In Sergeevka, the house is not completed for the gentlemen, but even this is amusing: “There are no windows and no doors, but the fishing rods are ready.” Until the end of July, Serezha, father and uncle Yevseich, are fishing on Lake Kiishki, which the boy considers his own; Seryozha sees rifle hunting for the first time and feels “some greed, some unknown joy.” The summer is spoiled only by guests, though infrequent: strangers, even peers, weigh Sergei.
After Sergeevka Ufa “disgusted”. Seryozha is entertained only by his neighbor’s new gift: the collection of Sumarokov’s works and the poem “Rossiad” by Kheraskov, which he recites and tells his family of various fictional details about his favorite characters. The mother laughs, and the father worries: “Where does this all come from? Do not become a liar.” News of the death of Catherine II comes, the people swear allegiance to Pavel Petrovich; the child listens attentively to the conversations of worried adults that are not always clear to him.
The news comes that the grandfather is dying, and the family immediately gathers in Bagrovo. Seryozha is afraid to see the dying grandfather, he is afraid that the mamma will get sick from all this, that in winter they will freeze on the way. On the way, the boy is tormented with sad forebodings, and the belief in presentiment takes root from then on in him for life.
Grandpa dies a day after the arrival of relatives, children have time to say goodbye to him; “All of Seryozha’s feelings” are suppressed by fear “; especially amaze his explanation nanny Parasha, why the grandfather does not cry and does not cry: he is paralyzed, “looks into all eyes and only moves his lips.” “I felt the whole eternity of flour, which you can not tell to others.”
The behavior of Bagrov’s relatives unpleasantly surprises the boy: four aunts howl, fell to the feet of his brother – “the real master in the house,” the grandmother emphatically gives in to the power of the mother, and the mother is disgusted. At the table, all but the Mother, cry and eat with great appetite. And then, after dinner, in the corner room, looking at the unfrozen Buguruslan, the boy first understands the beauty of winter nature.
Returning to Ufa, the boy again experiences a shock: giving birth to another son, his mother almost dies.
After becoming the master of Bagrov after the death of his grandfather, Father Seryozha retires, and the family moves to Bagrova for permanent living. Rural work is very much occupied by Sergei; he does not understand why the mother and little sister are indifferent to this. A good boy tries to regret and comfort the grandmother, who has grown so weak after her husband’s death, which he did not really know before; but her wont to beat the household, quite common in the landlord mode of life, quickly turns her grandson away from her.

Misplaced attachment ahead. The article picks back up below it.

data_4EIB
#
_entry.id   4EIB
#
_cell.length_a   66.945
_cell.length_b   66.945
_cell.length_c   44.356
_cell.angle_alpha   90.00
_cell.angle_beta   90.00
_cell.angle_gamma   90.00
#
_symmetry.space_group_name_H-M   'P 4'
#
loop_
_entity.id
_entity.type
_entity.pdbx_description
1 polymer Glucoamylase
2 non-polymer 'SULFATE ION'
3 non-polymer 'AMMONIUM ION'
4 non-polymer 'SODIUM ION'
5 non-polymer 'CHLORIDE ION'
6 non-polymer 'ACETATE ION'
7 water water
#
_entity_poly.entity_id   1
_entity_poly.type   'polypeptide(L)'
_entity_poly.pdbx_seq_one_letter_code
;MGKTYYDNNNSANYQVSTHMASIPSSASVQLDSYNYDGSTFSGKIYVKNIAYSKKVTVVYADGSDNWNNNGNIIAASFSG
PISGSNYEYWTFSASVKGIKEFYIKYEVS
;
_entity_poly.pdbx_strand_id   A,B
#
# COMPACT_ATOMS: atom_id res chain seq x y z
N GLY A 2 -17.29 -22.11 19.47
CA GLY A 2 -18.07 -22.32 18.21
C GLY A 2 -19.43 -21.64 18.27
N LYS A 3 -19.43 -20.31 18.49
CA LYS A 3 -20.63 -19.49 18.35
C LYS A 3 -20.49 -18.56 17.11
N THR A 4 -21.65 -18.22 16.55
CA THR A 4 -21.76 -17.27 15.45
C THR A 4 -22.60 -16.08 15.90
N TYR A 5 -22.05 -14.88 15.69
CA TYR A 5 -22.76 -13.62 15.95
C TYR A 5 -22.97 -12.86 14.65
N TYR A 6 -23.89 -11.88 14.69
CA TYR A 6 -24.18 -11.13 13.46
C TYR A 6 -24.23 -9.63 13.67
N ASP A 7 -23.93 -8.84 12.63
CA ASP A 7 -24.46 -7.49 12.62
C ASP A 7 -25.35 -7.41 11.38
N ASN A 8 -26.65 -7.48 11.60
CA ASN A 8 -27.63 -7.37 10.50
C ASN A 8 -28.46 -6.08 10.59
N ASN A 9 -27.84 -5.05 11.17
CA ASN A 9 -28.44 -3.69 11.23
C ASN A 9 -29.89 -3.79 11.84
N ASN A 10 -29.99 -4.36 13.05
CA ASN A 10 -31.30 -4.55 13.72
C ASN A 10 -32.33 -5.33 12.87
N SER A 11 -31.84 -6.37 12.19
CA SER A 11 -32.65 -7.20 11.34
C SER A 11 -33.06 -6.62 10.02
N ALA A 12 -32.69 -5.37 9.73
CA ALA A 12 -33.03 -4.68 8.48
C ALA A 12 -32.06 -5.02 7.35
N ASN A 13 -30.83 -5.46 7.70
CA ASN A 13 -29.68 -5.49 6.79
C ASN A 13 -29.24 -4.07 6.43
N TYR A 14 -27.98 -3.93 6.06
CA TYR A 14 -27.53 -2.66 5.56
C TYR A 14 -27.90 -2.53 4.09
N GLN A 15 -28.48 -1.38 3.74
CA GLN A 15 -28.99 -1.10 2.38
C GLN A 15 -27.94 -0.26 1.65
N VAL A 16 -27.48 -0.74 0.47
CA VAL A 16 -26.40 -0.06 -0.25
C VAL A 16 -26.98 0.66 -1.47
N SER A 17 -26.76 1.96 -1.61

Parents Serezha calls Praskovya Kurolesova; Serezha’s father is considered her heir and therefore will not contradict this clever and kind, but powerful and rude woman. The rich, albeit somewhat lurid, house of the widow Kurolesova at first seems to the child a palace from the fairytales of Scheherazade. Having become friends with Serezha’s mother, the widow does not agree to let the family back to Bagrovo for a long time; Meanwhile, a fussy life in someone else’s house, eternally filled with guests, tires Sergei, and he looks with impatience on his already sweet Bagrov.
Returning to Bagrovo, Seryozha really sees spring for the first time in his life in the village: “I watched every spring step.” In each room, almost in every window, I saw special objects or places on which I made my observations… “From the excitement of the boy begins insomnia; that the better he falls asleep, the housekeeper Pelageya tells him fairy tales, and by the way – “The Scarlet Flower”.
In autumn, at the request of Kurolesova, the Crimson guests are in Churasov. Father Seryozha promised his grandmother to return to the Pokrov; Kurolesova does not let go; on the night of Pokrov the father sees a terrible dream and in the morning he receives news of his grandmother’s illness. The autumn road back is heavy; crossing near Simbirsk across the Volga, the family nearly drowned. Grandmother died in the Pokrov itself; this terribly amazes both Seryozhin’s father and capricious Kurolesov.
Next winter, the Crimson gather in Kazan, pray to the miracle-workers there: there was never only Serezha, but his mother. In Kazan, they plan to spend no more than two weeks, but everything turns out differently: Serezha expects “the beginning of the most important event” in his life. Here the childhood of Bagrov-grandson ends and adolescence begins.